I pretty much agree with this. There are definitely circumstances of special concern, but I typically prune/top by exception, or proactively when I know the growth habits of the variety and limitations of my environment. A common example for me are various wild varieties that tend to grow tall first, then bushy later. This can be a concern for me indoors, based either on headroom or because the intensity of many lights drops off precipitously over a short distance and, if raised to accommodate the height of the plant, the lower lateral nodes won't have satisfactorily intense light by the time they start to develop.
In your current situation, I would remove a few leaves from the crowded areas of the bushier plants. I think you're at risk of excessive humidity within the plant and should increase the air exchange. Increased humidity raises the chance of infection by many pathogens, including fungal and bacterial leaf spot, which you may (or may not) be starting to experience. I don't know if you're using a fan, but as long as it isn't set to blow on them continuously, some increased air movement might help if you're not doing it already. Oscillating fans running for 5 or 10 minutes a couple/few times a day are great for this and even a non-oscillating fan (not aimed directly at, but near the plants) will help. When you remove leaves, use care to sanitize (isopropyl alcohol is my preference) the cutting tool between plants (especially the one with the funky leaves, which I'd cut last to be safe) to avoid communication of pathogens.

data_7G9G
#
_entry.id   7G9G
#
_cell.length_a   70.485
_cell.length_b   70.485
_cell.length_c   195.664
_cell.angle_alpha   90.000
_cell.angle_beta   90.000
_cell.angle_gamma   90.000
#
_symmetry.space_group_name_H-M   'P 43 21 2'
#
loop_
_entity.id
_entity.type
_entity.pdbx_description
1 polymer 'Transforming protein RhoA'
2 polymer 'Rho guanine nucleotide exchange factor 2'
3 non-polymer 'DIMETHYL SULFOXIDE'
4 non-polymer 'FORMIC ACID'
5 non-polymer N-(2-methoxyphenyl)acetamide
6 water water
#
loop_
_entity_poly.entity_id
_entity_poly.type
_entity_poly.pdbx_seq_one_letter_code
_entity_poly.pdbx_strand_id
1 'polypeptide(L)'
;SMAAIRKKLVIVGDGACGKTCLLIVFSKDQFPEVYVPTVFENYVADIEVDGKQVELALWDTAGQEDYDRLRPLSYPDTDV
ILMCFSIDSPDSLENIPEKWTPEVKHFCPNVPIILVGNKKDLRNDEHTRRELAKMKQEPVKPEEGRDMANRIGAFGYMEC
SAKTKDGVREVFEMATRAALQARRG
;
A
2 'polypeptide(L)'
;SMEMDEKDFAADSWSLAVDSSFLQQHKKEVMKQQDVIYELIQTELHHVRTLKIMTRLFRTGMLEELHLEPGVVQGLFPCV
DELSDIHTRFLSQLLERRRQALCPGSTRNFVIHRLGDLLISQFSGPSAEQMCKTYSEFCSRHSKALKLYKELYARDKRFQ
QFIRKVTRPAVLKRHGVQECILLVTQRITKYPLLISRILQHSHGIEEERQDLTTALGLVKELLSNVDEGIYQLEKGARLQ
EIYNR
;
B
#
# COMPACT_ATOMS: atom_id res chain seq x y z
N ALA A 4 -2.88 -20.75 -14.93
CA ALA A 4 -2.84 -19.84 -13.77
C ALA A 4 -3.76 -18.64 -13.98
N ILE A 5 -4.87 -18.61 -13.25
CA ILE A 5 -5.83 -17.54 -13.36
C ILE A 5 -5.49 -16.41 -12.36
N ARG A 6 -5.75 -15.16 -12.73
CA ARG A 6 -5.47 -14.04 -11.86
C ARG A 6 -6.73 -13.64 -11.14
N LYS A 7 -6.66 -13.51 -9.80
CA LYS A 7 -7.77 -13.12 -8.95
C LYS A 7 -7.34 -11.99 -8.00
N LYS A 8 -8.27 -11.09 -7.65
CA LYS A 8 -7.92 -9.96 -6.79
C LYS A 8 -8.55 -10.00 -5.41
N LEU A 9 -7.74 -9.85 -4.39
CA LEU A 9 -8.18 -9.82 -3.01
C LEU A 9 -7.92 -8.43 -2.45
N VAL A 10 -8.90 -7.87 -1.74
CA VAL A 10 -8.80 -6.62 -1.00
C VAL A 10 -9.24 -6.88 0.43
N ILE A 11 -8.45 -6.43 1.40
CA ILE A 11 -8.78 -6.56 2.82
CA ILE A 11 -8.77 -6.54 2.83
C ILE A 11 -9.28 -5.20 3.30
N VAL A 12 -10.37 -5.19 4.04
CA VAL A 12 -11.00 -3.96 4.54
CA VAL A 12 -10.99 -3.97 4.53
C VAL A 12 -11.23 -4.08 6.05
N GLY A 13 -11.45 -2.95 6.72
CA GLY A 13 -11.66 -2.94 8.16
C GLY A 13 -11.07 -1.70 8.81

My recommendation: remove the bad leaves (last in order), remove a few leaves in the denser areas - but not too many. Increase air flow if appropriate. Learn to prune by first not pruning. Use the experience of learning how different varieties behave in different circumstances and what conditions you want to prevent in the future by pruning.